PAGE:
Title: The Good Luck of Right Now
Author: Matthew Quick
Genre: Contemporary Fiction
Number of Pages: 304
I got a serious sense of Deja vu reading this because it reminded me of the kind of stuff I write. Except better, of course. This book was delightful, and I definitely want to continue to read Matthew Quick’s work (I also own a copy of Forgive Me, Leonard Peacock.)
Bartholomew Neil is an overweight mama’s boy in his late 30’s who has lived with his mom his whole life. He is socially awkward, literal, and probably somewhere on the autism spectrum even though the book never specifies one way or another. When his mom (who he’s considered to have a very co-dependent relationship with) dies of cancer Bartholamew is left hopelessly adrift.
He finds a form letter from Richard Gere, his mom’s favorite actor, while sorting through her underwear drawer- it’s a ‘thank you’ for her monetary support of his advocacy for helping free Tibet. Bartholamew feels a kind of connection to Richard Gere and starts writing letters to him.
Then a bipolar, alcoholic Catholic ex-priest and friend of the family moves in with him and he meets his first real friend, Max, at a grief counseling group. Max might not be the brightest light, but the cat-obsessed potty mouth brightens Bartholamew’s isolated life AND his sister Elizabeth serendipitously turns out to be Bartholamew’s long-time crush, the ‘girlbrarian.’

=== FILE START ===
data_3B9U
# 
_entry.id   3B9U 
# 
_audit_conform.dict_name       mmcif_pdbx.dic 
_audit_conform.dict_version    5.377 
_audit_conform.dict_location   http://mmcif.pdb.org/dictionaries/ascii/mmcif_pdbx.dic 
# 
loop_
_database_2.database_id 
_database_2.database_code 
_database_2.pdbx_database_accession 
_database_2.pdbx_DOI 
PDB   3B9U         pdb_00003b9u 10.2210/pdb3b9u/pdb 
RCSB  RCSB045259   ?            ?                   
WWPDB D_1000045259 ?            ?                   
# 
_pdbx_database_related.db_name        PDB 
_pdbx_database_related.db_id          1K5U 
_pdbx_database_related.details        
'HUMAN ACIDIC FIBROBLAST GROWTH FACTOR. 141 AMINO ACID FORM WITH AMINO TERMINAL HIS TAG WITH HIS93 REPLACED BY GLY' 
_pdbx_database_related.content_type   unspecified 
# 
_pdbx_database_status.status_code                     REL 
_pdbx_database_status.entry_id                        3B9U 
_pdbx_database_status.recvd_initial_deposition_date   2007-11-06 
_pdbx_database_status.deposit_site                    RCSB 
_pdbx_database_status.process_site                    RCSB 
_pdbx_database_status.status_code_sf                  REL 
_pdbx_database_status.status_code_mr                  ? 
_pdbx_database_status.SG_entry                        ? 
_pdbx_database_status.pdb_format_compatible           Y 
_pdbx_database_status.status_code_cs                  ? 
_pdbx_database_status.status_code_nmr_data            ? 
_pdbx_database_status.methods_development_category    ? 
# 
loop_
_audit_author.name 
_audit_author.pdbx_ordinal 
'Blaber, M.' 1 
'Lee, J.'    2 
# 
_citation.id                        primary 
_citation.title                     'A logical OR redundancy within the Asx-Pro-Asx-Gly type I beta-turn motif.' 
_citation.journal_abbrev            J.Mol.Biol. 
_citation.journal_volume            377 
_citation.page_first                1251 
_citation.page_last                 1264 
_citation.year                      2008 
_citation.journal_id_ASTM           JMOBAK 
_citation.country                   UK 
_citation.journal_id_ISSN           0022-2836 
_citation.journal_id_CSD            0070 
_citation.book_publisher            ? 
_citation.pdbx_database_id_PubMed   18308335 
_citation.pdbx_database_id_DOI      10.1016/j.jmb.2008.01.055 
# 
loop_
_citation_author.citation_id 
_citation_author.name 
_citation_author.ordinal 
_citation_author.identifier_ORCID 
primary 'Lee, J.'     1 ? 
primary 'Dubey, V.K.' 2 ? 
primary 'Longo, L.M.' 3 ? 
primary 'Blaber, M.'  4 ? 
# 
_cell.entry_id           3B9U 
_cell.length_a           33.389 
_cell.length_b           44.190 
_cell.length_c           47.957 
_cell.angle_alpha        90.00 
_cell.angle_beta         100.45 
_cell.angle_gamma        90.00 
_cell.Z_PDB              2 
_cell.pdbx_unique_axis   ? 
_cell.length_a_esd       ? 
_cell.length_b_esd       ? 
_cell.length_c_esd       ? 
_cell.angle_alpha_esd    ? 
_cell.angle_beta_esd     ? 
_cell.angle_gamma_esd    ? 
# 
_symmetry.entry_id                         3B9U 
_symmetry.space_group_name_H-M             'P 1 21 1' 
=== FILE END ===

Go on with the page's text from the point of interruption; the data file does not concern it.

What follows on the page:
Bartholamew, Max, Elizabeth, and the former Father McNamee go on a road trip to discover the secret of Bartholamew’s real dad and visit ‘cat parliament.’ Okay, so the ‘twist’ of this book- not a twist at all. I had figured it out within the first ten pages. But I enjoyed the characters and the journey they go on and Bartholamew was a thoroughly appealing and engaging narrator.
I related to his critical and abusive ‘inner voice’ so hard. This isn’t a perfect book. Some of the it feels too ‘quirky,’ and some of the dialogue in particular feels stilted and overly expositional. But I was charmed by it, and I appreciated that it had a neurodiversity vibe without focusing on the character’s diagnosis.
There’s something about a midlife bildungsroman that appeals to me and my own sense of arrested development (even though at twenty-eight, I’m a long way from middle age- unless I die in my fifties, of course.) Not all people ‘come of age’ or have an ‘a-ha’ moment of maturity and perspective gained in high school or as young adults and it’s hard to feel like you’re behind everybody else, struggling to catch up.
Most of Matthew Quick’s books have strong themes of mental health (he wrote the book version of The Silver Linings Playbook, even though the main character in the book has a TBI and not bipolar disorder like in the movie.) I’m looking forward to seeing if he has written more protagonists who are as interesting and sensitively rendered as the one in this book.